The Militant (logo)  
   Vol. 67/No. 46           December 29, 2003  
Unionists in Quebec mobilize
to oppose antilabor legislation
(front page)
MONTREAL—The Quebec Liberal government has decided to ram through several antilabor bills before the Quebec National Assembly recesses December 19. In response, tens of thousands of unionists and other working people across the province took to the streets December 11, despite sometimes freezing rain, in what Quebec union leaders billed as a “national day of disruption.”

The actions capped off two weeks of demonstrations and other protests organized by all the main Quebec union federations. Several news commentators here have described the mobilizations as the most important union actions in 30 years, that is, since the general strike that swept the province in June 1972.

Across Quebec, each union federation initiated its own type of action.

Members of the Quebec Federation of Labor (FTQ), the Confederation of Quebec Unions (CSQ), and the Teamsters union closed off access to the ports of Montreal, Trois-Rivières, Quebec City and Bécancour for over 24 hours.

Militant reporters visited one of the seven blocked entrances to the port of Montreal. About 1,500 trucks usually run daily deliveries through there. Some 200 workers were present, waving banners from the Canadian Autoworkers Union, the Canadian Union of Public Employees (CUPE), and the Teamsters.

Richard Pigeon, a member of CUPE Local 2873 who works in an old-age home in Brossard, south of Montreal, expressed the mood there. “We need to fight,” he said. “It’s time to stick together. The Common Front of the 1970s starts now.” He was referring to the common actions of Quebec unions at that time.  
Unionists block highways in Quebec
Thousands of unionists also blocked off seven major highways, including the only accesses to Quebec’s North Shore, Abitibi, and Saguenay-Lac-St. Jean regions of northeastern Quebec.

“We decided to hit the government and its allies, the bosses, where it hurts,” said Henri Massé, president of the 540,000-strong FTQ. The Montreal daily La Presse said economic losses were “incalculable.”

Under the campaign slogan “Stop the demolition,” the 280,000-member Confederation of National Trade Unions (CSN), organized dozens of demonstrations and hundreds of workplace actions across the province. The CSN had held a November 29 demonstration of 20,000 in front of the National Assembly in Quebec City.

In a decision taken by parents, more than half of the 900 public day-care centers in Quebec were closed. In Montreal, some 25,000 day-care workers and parents joined a spirited march to the downtown offices of Quebec’s premier, Jean Charest, against government plans to increase fees in provincially funded day-care centers from CAN$5 to $7 (CAN$1=U.S.$.76) per day and to open the door to further fee increases based on parental income.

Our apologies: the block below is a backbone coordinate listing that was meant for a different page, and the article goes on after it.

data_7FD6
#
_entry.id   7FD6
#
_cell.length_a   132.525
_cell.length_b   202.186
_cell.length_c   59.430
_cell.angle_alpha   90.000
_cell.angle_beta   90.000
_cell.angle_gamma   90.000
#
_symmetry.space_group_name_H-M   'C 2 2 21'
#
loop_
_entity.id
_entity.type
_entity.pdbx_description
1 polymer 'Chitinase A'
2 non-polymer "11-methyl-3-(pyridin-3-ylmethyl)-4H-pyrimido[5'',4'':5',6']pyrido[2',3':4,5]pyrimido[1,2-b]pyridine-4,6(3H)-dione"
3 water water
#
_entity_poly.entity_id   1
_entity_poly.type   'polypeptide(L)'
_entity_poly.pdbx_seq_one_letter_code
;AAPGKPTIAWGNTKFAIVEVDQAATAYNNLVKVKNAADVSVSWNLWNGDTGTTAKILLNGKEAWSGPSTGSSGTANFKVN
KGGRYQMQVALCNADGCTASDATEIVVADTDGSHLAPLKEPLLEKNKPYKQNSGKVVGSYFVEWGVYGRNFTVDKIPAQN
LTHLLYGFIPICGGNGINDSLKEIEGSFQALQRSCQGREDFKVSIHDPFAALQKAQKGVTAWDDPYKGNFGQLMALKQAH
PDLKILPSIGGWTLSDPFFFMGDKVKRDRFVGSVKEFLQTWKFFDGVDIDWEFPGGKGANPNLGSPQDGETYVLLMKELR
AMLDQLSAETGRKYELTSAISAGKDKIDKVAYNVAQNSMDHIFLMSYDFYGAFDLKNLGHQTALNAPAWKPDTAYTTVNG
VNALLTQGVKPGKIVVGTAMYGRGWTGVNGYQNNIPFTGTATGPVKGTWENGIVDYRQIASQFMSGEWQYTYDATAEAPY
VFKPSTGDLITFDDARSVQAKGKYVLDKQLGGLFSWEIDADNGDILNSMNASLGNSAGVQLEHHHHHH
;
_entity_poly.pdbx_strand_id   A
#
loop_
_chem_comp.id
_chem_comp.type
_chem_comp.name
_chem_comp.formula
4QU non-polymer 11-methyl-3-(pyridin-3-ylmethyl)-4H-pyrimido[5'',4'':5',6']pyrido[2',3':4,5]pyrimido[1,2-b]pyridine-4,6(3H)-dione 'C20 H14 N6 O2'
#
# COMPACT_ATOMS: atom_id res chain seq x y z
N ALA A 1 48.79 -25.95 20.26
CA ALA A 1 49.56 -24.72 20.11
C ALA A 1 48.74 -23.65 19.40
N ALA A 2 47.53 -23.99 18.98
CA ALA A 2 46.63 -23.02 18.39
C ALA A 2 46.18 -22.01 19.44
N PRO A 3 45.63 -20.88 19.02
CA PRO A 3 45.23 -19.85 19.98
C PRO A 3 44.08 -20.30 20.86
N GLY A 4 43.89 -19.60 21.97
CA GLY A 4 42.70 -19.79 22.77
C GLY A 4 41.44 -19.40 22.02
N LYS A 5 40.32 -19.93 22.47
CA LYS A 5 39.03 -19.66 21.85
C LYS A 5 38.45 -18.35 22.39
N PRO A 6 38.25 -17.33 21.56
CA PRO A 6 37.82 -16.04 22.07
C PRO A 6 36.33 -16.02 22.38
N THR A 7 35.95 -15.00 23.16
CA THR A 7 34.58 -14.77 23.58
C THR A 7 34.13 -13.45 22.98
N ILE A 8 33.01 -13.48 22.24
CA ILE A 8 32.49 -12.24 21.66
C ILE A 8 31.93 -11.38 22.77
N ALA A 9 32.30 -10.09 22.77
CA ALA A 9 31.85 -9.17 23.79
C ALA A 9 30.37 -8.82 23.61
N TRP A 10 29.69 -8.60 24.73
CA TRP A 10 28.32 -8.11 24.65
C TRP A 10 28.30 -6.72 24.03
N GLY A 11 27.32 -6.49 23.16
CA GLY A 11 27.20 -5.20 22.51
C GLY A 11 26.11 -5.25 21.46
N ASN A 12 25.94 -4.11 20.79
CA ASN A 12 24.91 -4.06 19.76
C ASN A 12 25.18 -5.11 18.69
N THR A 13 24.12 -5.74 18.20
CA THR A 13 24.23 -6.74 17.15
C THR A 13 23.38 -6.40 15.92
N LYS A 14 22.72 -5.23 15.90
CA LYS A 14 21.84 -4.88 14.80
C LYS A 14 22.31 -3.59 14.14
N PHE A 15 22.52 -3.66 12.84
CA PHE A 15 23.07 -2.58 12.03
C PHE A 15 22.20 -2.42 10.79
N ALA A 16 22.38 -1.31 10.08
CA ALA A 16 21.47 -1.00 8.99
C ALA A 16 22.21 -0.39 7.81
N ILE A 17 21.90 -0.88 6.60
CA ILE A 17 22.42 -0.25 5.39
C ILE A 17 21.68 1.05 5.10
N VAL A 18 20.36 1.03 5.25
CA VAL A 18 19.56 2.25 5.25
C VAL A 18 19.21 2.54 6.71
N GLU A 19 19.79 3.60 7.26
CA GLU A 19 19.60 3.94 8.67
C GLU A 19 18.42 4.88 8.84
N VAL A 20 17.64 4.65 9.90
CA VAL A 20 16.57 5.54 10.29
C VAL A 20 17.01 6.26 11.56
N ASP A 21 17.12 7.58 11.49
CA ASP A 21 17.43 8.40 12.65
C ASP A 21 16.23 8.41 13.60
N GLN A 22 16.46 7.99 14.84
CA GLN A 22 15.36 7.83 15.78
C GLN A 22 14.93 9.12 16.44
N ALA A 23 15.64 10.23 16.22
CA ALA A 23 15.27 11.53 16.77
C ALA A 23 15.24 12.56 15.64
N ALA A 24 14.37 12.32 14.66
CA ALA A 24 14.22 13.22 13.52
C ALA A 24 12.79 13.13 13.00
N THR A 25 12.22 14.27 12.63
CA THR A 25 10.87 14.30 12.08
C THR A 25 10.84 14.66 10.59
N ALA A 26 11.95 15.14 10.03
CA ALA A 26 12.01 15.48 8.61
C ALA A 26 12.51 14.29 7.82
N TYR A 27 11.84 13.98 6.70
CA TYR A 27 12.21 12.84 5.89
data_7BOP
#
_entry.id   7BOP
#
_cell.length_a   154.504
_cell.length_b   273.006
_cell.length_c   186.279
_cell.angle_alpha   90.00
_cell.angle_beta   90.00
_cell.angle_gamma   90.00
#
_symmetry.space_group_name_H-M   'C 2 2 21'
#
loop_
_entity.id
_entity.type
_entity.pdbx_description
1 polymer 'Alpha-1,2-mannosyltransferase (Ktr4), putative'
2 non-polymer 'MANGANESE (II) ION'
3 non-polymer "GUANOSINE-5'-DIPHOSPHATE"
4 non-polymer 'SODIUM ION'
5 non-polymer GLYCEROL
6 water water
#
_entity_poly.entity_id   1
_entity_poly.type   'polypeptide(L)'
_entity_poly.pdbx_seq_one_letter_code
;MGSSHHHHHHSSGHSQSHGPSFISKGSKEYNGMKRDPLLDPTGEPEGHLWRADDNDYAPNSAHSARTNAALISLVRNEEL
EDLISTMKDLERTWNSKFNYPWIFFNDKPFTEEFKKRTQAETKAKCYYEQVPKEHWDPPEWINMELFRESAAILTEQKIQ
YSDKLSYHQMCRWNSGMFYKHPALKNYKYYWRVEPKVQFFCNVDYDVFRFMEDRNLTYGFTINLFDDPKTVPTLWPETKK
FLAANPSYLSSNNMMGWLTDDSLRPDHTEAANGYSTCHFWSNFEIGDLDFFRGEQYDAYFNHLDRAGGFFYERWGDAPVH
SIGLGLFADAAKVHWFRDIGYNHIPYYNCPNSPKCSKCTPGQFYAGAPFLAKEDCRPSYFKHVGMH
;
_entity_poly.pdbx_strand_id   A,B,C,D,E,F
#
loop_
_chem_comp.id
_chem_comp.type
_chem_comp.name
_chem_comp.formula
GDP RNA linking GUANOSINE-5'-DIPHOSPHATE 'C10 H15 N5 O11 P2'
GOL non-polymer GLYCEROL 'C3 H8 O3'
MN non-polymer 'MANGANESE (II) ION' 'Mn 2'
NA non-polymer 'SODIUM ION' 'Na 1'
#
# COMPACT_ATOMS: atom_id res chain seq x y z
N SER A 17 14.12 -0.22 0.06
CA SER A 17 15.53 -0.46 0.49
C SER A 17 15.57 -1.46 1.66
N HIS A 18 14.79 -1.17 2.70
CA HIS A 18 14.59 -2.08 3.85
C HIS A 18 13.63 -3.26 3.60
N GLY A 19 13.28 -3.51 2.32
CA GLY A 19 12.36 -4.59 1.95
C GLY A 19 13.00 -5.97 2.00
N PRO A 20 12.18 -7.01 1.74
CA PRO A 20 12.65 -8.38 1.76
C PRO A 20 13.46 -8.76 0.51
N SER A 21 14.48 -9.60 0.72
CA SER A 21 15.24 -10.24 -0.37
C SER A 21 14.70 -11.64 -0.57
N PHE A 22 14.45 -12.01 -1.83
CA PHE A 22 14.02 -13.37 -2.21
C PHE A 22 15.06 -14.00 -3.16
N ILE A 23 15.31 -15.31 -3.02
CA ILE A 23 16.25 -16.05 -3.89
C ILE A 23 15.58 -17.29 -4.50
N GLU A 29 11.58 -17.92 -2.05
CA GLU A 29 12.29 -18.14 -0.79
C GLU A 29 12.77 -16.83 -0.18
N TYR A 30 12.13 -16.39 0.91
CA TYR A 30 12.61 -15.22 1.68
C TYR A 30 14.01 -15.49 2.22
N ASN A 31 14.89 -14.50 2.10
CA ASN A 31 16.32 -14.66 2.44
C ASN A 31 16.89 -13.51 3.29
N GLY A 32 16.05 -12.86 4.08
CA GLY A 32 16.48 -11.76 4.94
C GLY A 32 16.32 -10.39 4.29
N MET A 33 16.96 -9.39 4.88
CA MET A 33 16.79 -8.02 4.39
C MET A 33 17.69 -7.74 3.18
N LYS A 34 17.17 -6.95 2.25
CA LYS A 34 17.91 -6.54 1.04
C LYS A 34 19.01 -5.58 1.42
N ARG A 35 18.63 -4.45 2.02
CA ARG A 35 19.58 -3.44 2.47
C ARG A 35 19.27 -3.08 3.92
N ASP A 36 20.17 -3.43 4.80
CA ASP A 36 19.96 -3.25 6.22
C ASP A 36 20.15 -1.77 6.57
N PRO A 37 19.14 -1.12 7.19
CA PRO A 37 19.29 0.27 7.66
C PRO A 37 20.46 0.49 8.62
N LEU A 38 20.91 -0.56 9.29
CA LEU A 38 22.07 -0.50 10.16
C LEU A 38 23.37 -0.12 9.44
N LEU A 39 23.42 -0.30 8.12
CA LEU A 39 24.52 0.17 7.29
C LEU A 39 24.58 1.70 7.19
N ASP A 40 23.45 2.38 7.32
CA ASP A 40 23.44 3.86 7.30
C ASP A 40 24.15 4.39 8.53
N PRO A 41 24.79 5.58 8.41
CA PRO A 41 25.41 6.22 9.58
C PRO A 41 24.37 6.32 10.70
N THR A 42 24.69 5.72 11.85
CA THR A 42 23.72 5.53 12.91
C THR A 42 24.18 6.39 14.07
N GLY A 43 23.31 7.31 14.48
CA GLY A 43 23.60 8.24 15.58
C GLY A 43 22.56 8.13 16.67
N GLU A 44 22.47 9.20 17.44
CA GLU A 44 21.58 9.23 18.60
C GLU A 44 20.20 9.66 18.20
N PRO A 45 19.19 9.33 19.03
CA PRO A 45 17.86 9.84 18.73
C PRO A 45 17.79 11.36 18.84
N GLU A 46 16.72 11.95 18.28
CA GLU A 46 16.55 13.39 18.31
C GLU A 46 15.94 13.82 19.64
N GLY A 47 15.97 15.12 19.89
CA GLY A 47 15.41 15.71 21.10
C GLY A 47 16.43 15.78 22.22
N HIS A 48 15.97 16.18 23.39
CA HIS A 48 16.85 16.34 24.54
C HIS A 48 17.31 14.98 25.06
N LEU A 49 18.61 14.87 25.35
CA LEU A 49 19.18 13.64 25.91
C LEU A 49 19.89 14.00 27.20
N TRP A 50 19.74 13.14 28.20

The universal daily $5 child-care fee here was won in 1997. It is unique in Canada and is the product of a 30-year fight by Quebec women and unions.

Elected in April 2003, the Charest government has cut child-care services alone by CAN$60 million so far.

Since the beginning of the fall, with the enthusiastic support of Quebec bosses, the Charest government has introduced a series of bills aimed at weakening union power and cutting social services under the code word of “reengineering” the provincial state.

Among them is Bill 31, which would amend the Quebec Labor Code to make it easier for companies and government services to contract out work, lower wages, worsen working conditions, and get rid of unions.

Bill 25, a law that will restructure state health-care institutions, sets the stage for carrying out Bill 30, a massive attack on workers’ right to freedom of association. At a set date, larger health-care unions will be dismantled and smaller unions forced to merge into a set number of unions, grouped into four job categories. Unions would be allowed to bargain collectively or strike only over wages. These workers are now organized in several major unions and federations.

Bills 7 and 8 deny the right to unionize to the 10,000 workers who provide child-care or other health-care services in private home settings. This attack comes in the midst of an organizing drive by the CSN among these workers.

In the flurry of anti-labor legislation, Quebec’s Minister of Labor announced the abolition of Law 46, which had extended many of the guaranteed wage minimums and working standards of unionized workers in the garment industry to workers in nonunion shops. As of January 1, a new two-page regulation will increase the basic hourly minimum wage in the industry from CAN$7.30 to $8.00, but remove all previous minimum wages for skilled job categories, leaving it up to employers to define any job categories and relative wages.

According to FTQ president Henri Massé, “We have already received proposals from 125 union locals for a general strike” that the federation is planning for February. “We’re not threatening,” Massé said. “We’re promising.”  
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